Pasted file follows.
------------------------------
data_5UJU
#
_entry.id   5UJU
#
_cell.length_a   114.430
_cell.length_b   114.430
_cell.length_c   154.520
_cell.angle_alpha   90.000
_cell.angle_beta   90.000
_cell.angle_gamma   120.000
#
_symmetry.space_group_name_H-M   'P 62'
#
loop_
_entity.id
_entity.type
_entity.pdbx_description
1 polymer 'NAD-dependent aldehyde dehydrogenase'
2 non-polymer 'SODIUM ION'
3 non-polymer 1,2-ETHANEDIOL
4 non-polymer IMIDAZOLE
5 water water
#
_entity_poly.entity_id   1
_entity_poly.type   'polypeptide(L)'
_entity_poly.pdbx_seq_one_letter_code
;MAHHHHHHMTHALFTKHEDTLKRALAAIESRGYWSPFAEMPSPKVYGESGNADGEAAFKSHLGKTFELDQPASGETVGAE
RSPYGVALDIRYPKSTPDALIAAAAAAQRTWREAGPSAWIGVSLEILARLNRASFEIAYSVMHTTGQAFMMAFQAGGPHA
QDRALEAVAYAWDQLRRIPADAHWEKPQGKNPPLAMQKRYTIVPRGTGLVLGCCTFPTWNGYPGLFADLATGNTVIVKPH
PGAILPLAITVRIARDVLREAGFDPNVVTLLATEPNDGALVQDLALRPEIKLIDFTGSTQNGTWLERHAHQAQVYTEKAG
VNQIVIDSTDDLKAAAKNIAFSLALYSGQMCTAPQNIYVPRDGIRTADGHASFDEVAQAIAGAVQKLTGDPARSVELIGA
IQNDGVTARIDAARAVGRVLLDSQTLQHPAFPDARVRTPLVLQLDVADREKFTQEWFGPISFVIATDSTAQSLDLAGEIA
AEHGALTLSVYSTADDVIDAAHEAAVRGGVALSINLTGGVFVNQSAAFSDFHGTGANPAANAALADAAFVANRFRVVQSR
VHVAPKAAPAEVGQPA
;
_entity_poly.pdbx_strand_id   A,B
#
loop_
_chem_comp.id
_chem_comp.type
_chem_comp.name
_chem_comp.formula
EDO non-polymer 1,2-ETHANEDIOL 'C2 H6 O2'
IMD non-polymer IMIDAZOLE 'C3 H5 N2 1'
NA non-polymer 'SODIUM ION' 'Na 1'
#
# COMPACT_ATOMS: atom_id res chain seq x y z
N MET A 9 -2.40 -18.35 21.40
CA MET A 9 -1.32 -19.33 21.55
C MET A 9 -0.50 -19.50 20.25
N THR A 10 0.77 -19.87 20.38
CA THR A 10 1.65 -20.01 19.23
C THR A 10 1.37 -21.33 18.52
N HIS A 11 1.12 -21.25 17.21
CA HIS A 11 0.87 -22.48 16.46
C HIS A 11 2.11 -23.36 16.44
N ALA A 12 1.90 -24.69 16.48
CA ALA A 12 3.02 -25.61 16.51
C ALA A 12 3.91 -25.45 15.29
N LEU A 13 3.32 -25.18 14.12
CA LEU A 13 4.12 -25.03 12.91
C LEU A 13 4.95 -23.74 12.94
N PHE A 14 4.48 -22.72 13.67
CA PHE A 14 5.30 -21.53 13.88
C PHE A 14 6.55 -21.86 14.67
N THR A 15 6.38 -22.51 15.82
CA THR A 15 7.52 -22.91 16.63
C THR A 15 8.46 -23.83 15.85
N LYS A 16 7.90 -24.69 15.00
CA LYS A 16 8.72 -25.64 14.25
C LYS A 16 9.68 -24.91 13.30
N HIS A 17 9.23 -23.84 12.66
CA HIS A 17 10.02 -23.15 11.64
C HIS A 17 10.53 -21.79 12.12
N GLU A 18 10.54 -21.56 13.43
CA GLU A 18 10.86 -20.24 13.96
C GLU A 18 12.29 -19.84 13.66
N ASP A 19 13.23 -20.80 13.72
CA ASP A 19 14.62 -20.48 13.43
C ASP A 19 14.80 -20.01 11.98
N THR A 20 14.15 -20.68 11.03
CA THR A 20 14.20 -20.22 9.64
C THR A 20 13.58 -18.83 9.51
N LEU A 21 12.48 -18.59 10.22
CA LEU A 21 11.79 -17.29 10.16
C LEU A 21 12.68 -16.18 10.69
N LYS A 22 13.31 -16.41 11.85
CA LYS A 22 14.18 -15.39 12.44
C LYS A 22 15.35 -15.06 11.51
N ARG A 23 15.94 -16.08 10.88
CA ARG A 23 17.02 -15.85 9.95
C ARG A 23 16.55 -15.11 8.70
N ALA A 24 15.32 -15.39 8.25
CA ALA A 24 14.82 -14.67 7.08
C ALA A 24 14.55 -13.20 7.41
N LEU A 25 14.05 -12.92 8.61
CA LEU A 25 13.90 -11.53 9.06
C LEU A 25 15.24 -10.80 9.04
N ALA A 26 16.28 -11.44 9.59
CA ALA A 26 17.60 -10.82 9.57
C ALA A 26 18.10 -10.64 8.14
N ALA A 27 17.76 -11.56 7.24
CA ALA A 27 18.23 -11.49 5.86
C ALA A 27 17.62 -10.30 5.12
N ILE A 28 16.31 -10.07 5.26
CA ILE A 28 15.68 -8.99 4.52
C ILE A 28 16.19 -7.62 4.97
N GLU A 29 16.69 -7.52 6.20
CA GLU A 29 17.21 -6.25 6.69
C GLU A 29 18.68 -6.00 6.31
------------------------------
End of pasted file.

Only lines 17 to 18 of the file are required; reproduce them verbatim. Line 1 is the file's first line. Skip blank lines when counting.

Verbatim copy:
_entity.pdbx_description
1 polymer 'NAD-dependent aldehyde dehydrogenase'